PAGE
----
In the interview for Feral Tribune in 1997 Vidić states that he was in a mined house of one of the Serb councillors, SDP members, and in the flat of one female employee from the municipality where armed persons broke into the house and looted it. Vidić also says that in the spring of 1991 “people would disappear never to reappear again”. Merčep’s activity, as is evident from the letter by Marin Bilić Bili, completely blocked the work of police, Croatian National Guard and administrative bodies, which had crated “general confusion”. At Josip Manolić’s intervention, in mid August, Merčep was brought to Zagreb by helicopter and then appointed as assistant to the minister at the Ministry of Interior. In an interview that he gave just after the fall of Vukovar, asked if during his stay in Vukovar (before his still unclear arrest and relocation to Zagreb at the beginning of August 1991, after which he becomes Minister Ivan Vekić’s adviser), he has done everything possible to defend that city, he said: “I have done as much as I could, but not as much as I had intended. We ought to have cleared Petrova Gora of people who have gotten arms; we should have put under control and stabilized territory between Bogdanovci and Sajmište. I had that on my mind, but did not have the time to do it. Everything else has been cleared.” In the same interview Merćep admits that there have been cases when people “lost heads” during actions that he had conducted, and asked about numerous corpses which had floated down the Danube he said: “I do not say that no corpse ever floated down the Danube. In such a big area, in such situation, everybody could have done whatever they wanted. But in Vukovar we had everything under control so that here such things were not happenings on a significant scale.”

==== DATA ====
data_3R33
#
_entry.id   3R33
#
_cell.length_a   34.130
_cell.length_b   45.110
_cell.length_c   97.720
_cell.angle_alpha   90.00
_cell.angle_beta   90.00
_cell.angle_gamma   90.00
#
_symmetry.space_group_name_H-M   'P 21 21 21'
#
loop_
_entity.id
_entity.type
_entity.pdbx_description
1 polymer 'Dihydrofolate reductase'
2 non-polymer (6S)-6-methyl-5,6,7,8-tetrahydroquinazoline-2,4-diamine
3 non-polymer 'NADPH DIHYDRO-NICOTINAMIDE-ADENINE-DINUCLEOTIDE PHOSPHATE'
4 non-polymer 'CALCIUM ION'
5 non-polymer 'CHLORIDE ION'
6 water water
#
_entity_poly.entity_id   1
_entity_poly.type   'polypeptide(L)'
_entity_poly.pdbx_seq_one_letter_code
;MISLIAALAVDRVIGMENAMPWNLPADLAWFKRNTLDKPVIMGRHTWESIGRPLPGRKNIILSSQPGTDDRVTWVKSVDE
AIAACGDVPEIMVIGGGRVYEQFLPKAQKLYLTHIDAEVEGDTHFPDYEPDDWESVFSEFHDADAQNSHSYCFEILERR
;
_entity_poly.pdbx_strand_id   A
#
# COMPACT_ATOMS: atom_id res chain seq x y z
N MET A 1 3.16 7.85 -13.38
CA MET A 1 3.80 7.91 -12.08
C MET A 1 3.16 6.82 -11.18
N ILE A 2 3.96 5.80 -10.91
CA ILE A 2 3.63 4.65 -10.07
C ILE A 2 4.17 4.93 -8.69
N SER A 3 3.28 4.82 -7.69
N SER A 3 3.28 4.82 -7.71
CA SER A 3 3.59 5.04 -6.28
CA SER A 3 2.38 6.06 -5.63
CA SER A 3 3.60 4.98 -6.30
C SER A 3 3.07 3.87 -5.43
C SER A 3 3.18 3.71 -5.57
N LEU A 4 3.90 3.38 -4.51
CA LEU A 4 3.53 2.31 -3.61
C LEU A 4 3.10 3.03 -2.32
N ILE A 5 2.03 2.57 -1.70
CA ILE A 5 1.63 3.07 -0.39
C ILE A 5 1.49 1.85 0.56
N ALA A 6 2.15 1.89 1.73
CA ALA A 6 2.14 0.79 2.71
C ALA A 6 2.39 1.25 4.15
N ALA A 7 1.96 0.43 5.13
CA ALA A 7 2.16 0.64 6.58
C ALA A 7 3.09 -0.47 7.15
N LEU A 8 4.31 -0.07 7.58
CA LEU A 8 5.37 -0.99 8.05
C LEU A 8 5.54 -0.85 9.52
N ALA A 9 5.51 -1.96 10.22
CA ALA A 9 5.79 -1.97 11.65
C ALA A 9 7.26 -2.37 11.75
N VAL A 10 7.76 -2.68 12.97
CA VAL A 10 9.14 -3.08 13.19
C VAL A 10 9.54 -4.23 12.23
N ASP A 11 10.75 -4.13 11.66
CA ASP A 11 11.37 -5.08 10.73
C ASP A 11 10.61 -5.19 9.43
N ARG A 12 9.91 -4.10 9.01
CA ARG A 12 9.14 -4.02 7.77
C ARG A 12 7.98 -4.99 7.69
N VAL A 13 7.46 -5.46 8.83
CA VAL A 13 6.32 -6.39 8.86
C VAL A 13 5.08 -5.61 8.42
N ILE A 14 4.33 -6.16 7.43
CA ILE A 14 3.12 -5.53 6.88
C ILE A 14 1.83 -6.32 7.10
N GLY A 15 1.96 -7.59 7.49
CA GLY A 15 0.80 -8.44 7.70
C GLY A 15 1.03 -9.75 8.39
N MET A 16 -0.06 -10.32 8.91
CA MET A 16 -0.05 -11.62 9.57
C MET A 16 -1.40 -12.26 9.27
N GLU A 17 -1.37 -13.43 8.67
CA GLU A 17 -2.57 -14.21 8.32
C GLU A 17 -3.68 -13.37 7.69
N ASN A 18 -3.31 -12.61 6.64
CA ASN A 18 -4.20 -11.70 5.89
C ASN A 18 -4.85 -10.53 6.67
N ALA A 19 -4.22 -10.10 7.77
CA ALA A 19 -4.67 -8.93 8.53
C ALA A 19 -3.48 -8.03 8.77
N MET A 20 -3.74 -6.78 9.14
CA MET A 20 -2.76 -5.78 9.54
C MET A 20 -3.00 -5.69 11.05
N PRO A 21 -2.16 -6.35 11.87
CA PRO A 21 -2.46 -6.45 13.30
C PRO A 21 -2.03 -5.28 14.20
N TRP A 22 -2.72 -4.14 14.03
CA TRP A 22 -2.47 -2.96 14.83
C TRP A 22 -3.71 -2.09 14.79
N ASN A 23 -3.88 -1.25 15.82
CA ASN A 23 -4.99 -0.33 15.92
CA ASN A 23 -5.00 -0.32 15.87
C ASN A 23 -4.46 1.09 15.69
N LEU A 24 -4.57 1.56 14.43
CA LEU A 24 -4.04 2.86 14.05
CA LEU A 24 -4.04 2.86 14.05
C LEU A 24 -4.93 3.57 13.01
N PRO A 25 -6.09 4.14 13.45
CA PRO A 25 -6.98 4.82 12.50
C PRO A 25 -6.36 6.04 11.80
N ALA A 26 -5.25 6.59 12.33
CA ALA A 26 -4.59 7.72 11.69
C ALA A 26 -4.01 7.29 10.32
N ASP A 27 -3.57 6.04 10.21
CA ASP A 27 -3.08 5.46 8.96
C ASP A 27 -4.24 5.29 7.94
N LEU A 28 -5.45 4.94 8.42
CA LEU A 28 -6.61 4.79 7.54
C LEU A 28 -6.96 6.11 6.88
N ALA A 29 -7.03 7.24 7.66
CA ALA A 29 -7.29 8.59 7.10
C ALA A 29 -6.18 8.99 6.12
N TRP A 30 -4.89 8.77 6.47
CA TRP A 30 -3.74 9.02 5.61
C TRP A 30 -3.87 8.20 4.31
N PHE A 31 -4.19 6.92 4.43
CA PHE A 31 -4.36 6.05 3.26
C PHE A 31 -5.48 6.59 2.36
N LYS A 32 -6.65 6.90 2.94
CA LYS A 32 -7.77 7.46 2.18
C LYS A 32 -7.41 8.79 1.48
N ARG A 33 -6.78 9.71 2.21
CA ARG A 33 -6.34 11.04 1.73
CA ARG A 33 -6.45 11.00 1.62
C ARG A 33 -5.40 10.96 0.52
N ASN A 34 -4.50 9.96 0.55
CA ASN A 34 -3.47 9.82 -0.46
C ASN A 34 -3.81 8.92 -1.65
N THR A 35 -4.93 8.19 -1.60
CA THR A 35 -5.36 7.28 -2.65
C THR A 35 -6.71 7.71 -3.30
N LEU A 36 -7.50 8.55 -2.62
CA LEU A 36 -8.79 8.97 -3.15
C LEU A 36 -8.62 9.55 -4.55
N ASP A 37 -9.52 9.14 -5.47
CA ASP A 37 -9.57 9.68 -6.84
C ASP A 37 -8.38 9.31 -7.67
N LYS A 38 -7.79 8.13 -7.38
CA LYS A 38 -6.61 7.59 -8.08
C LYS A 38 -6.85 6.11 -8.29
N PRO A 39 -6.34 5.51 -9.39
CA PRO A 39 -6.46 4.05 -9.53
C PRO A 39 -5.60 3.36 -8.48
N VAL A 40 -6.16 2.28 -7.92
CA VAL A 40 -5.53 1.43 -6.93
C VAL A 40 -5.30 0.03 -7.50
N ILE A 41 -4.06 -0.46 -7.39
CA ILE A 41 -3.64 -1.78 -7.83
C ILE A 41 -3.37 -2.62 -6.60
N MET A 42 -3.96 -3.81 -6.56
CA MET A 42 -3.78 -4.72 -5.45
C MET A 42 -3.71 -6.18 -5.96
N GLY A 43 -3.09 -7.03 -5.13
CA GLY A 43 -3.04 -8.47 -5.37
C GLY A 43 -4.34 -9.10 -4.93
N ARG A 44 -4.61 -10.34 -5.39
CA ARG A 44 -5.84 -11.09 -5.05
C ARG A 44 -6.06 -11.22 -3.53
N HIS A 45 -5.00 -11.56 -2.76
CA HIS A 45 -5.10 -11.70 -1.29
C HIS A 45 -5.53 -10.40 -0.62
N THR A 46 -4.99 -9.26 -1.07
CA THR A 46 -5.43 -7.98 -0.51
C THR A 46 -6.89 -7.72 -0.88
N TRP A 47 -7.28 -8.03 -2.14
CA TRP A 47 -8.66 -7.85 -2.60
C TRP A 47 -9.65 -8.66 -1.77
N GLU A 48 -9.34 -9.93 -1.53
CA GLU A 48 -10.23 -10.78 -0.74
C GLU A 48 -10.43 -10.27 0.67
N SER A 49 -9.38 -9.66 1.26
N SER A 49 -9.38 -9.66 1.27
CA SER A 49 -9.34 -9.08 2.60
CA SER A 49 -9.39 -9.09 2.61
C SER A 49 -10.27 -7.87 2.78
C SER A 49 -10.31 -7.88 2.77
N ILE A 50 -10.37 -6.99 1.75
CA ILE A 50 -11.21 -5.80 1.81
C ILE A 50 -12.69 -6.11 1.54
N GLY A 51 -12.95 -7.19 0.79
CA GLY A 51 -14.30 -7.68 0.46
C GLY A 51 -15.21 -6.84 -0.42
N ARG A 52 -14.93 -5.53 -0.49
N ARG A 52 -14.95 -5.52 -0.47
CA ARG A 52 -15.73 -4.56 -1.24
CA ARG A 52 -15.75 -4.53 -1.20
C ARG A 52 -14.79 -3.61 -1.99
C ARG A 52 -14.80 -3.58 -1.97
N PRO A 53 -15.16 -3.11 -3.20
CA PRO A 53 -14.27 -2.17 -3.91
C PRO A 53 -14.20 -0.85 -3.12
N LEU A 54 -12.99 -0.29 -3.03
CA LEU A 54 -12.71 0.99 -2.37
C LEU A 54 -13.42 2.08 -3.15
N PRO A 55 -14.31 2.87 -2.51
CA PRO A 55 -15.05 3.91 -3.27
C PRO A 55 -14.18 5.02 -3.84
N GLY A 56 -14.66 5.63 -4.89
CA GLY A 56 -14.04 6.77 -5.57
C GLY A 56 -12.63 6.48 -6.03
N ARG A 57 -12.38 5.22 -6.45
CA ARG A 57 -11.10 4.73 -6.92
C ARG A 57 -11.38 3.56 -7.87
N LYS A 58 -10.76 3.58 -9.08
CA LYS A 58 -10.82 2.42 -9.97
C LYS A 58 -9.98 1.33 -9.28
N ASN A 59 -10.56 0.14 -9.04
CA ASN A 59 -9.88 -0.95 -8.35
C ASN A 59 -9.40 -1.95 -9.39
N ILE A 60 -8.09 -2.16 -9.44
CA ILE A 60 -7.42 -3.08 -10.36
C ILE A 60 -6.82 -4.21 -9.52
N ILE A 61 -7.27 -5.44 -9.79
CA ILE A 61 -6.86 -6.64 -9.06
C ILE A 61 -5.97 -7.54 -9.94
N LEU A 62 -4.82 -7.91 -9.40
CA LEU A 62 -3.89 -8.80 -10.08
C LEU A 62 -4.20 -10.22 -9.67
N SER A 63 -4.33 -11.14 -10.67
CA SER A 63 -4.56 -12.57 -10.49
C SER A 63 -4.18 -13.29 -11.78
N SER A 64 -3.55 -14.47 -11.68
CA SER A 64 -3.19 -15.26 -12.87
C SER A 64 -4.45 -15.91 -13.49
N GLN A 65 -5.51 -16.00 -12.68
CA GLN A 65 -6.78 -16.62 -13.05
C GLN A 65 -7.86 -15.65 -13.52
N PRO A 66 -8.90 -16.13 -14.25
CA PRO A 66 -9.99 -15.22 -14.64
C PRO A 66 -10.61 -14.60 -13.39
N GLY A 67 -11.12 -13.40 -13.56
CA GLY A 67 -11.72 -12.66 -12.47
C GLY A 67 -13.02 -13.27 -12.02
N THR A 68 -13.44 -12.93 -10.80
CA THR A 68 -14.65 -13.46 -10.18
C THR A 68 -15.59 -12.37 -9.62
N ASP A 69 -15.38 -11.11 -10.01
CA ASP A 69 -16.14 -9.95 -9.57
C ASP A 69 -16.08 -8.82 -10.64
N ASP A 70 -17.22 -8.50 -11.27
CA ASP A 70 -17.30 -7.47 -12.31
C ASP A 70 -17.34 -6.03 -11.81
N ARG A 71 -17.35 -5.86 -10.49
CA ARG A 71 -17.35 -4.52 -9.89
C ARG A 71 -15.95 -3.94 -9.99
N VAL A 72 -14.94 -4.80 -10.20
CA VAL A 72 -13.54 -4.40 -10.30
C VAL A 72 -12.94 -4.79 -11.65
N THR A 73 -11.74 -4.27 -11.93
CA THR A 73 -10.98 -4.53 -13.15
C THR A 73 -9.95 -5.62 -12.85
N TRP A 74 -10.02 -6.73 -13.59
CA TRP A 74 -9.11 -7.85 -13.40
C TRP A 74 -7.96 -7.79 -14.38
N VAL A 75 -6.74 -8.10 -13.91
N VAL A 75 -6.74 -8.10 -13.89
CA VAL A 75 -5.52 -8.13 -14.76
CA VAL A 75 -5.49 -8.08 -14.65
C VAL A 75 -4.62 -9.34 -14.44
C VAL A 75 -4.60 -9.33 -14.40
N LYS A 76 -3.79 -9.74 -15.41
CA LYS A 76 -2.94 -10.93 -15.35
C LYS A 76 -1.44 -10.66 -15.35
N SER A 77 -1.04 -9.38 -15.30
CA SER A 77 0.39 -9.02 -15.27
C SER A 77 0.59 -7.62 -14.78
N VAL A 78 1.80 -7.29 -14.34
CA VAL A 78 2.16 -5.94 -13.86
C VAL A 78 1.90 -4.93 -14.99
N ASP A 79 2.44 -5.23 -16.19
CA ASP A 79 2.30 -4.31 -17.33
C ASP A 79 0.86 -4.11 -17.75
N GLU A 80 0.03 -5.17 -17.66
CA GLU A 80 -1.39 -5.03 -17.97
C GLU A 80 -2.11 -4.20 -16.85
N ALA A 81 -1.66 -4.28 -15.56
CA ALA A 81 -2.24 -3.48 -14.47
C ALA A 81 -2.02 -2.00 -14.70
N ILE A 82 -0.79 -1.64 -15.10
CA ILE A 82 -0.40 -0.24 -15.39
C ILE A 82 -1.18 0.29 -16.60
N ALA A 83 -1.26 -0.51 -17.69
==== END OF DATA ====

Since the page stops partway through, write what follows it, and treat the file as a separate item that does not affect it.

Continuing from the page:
victims: List of names, or the number of all Serb victims who were killed or have endured some form of harassment in the Vukovar area during the war events, has never been completely established, and big discussions are still led about it. Assessments range from several dozens to more than 120 persons killed. Here we list only some of the names of Serb victims in Vukovar:

  1. Zoran Filipović
  2. Vlado Skeledžija
  3. Savo Damjanović
  4. Branko Mirjanić
  5. Mladen Mrkić
  6. Slavo Dragašić
  7. Bogdan Bogdanović
  8. Željko Pajić
  9. Obrad Drača
  10. Miodrag Nađ
  11. Ljuban Vučinić
  12. Slavko Miodrag
  13. Slobodan Vučković
  14. Milenko Đuričić
  15. Bogdan Stupar…

judicial consequences: ICTY investigators came to Vukovar on four occasions in 1996 and in 1997 and dealt with war crimes committed against Serbs in the city and its environs. Their interest was directed at Tomislav Merčep’s activity and that of his group, which was addressing him as “Dad”, about which some 100 witnesses testified to The Hague court investigators. Some of these testimonies were collected in the book Crime Without Punishment which was published in Vukovar in 1997 and where precise data exist about 86 persons who went missing in Vukovar in that period. But Merčep never answered before the Hague court. In 2000, when Croatian Democratic Union (HDZ) lost elections, Croatian state leadership received an anonymous letter from the “concerned citizens of Vukovar” which described in detail executions of Serb civilians. After that, informative talks were held with Stipe Polo and Zvonimir Radoš, head and deputy head of the Vukovar police in 1991, who claimed that police documentation about executions and disappearances of Serb civilians in Vukovar were lost after the city’s fall. However this documentation has not been found even after years of city’s occupation which was ended by peaceful reintegration of the Danube region on 15 January 1998, and investigation was discontinued. Only on 10 February 2012, after six months-long investigation, Zagreb County prosecution raised an indictment against Tomislav Merčep. But in the court process which is still ongoing, Merčep is not charged with crimes committed in Vukovar, but with those which his unit had committed in the second half of 1991 in the area of Zagreb, Pakrac and Kutina. No indictment has been raised yet for crimes committed against Serbs in Vukovar in 1991, nor has anyone been held responsible for these crimes.